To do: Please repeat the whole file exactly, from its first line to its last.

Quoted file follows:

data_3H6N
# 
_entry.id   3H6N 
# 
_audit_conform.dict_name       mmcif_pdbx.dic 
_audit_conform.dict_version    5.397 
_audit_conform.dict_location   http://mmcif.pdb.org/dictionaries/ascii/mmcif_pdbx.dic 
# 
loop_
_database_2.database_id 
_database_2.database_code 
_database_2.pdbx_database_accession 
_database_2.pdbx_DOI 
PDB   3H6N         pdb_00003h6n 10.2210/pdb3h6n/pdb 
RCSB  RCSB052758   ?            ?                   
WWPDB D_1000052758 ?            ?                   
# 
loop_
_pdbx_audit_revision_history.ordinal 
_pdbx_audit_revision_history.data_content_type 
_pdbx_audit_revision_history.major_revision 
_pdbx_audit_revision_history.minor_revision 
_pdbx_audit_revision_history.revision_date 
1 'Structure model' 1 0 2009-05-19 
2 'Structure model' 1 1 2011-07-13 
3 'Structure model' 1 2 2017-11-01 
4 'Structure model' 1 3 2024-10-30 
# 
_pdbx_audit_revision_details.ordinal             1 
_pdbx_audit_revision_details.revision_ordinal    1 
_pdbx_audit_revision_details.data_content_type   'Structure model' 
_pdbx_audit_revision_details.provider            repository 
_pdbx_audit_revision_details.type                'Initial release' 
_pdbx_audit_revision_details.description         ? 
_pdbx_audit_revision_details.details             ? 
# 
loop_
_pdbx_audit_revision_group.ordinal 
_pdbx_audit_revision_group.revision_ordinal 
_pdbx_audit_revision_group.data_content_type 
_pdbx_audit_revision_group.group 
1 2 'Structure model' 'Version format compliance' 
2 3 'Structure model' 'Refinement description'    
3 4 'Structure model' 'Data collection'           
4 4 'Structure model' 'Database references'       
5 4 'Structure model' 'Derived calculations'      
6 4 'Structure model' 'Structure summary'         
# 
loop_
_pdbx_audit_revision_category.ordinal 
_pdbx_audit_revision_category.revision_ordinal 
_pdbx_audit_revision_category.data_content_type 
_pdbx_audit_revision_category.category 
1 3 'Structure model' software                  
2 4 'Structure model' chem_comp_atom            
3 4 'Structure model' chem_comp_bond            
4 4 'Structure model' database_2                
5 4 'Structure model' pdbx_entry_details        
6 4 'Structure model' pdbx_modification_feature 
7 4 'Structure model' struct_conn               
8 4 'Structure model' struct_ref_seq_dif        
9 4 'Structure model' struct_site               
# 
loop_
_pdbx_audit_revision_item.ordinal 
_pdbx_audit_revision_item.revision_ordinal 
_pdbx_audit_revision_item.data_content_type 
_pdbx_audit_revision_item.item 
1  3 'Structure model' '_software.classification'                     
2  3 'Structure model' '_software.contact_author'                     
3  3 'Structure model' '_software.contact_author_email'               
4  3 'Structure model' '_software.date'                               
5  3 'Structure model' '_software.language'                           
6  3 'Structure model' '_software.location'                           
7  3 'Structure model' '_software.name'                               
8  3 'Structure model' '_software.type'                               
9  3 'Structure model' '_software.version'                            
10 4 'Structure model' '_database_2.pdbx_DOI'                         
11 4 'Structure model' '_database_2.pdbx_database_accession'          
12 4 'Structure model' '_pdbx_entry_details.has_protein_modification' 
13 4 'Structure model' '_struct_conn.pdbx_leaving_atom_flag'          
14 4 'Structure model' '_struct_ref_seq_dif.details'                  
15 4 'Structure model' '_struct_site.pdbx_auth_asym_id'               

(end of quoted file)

data_3H6N
# 
_entry.id   3H6N 
# 
_audit_conform.dict_name       mmcif_pdbx.dic 
_audit_conform.dict_version    5.397 
_audit_conform.dict_location   http://mmcif.pdb.org/dictionaries/ascii/mmcif_pdbx.dic 
# 
loop_
_database_2.database_id 
_database_2.database_code 
_database_2.pdbx_database_accession 
_database_2.pdbx_DOI 
PDB   3H6N         pdb_00003h6n 10.2210/pdb3h6n/pdb 
RCSB  RCSB052758   ?            ?                   
WWPDB D_1000052758 ?            ?                   
# 
loop_
_pdbx_audit_revision_history.ordinal 
_pdbx_audit_revision_history.data_content_type 
_pdbx_audit_revision_history.major_revision 
_pdbx_audit_revision_history.minor_revision 
_pdbx_audit_revision_history.revision_date 
1 'Structure model' 1 0 2009-05-19 
2 'Structure model' 1 1 2011-07-13 
3 'Structure model' 1 2 2017-11-01 
4 'Structure model' 1 3 2024-10-30 
# 
_pdbx_audit_revision_details.ordinal             1 
_pdbx_audit_revision_details.revision_ordinal    1 
_pdbx_audit_revision_details.data_content_type   'Structure model' 
_pdbx_audit_revision_details.provider            repository 
_pdbx_audit_revision_details.type                'Initial release' 
_pdbx_audit_revision_details.description         ? 
_pdbx_audit_revision_details.details             ? 
# 
loop_
_pdbx_audit_revision_group.ordinal 
_pdbx_audit_revision_group.revision_ordinal 
_pdbx_audit_revision_group.data_content_type 
_pdbx_audit_revision_group.group 
1 2 'Structure model' 'Version format compliance' 
2 3 'Structure model' 'Refinement description'    
3 4 'Structure model' 'Data collection'           
4 4 'Structure model' 'Database references'       
5 4 'Structure model' 'Derived calculations'      
6 4 'Structure model' 'Structure summary'         
# 
loop_
_pdbx_audit_revision_category.ordinal 
_pdbx_audit_revision_category.revision_ordinal 
_pdbx_audit_revision_category.data_content_type 
_pdbx_audit_revision_category.category 
1 3 'Structure model' software                  
2 4 'Structure model' chem_comp_atom            
3 4 'Structure model' chem_comp_bond            
4 4 'Structure model' database_2                
5 4 'Structure model' pdbx_entry_details        
6 4 'Structure model' pdbx_modification_feature 
7 4 'Structure model' struct_conn               
8 4 'Structure model' struct_ref_seq_dif        
9 4 'Structure model' struct_site               
# 
loop_
_pdbx_audit_revision_item.ordinal 
_pdbx_audit_revision_item.revision_ordinal 
_pdbx_audit_revision_item.data_content_type 
_pdbx_audit_revision_item.item 
1  3 'Structure model' '_software.classification'                     
2  3 'Structure model' '_software.contact_author'                     
3  3 'Structure model' '_software.contact_author_email'               
4  3 'Structure model' '_software.date'                               
5  3 'Structure model' '_software.language'                           
6  3 'Structure model' '_software.location'                           
7  3 'Structure model' '_software.name'                               
8  3 'Structure model' '_software.type'                               
9  3 'Structure model' '_software.version'                            
10 4 'Structure model' '_database_2.pdbx_DOI'                         
11 4 'Structure model' '_database_2.pdbx_database_accession'          
12 4 'Structure model' '_pdbx_entry_details.has_protein_modification' 
13 4 'Structure model' '_struct_conn.pdbx_leaving_atom_flag'          
14 4 'Structure model' '_struct_ref_seq_dif.details'                  
15 4 'Structure model' '_struct_site.pdbx_auth_asym_id'               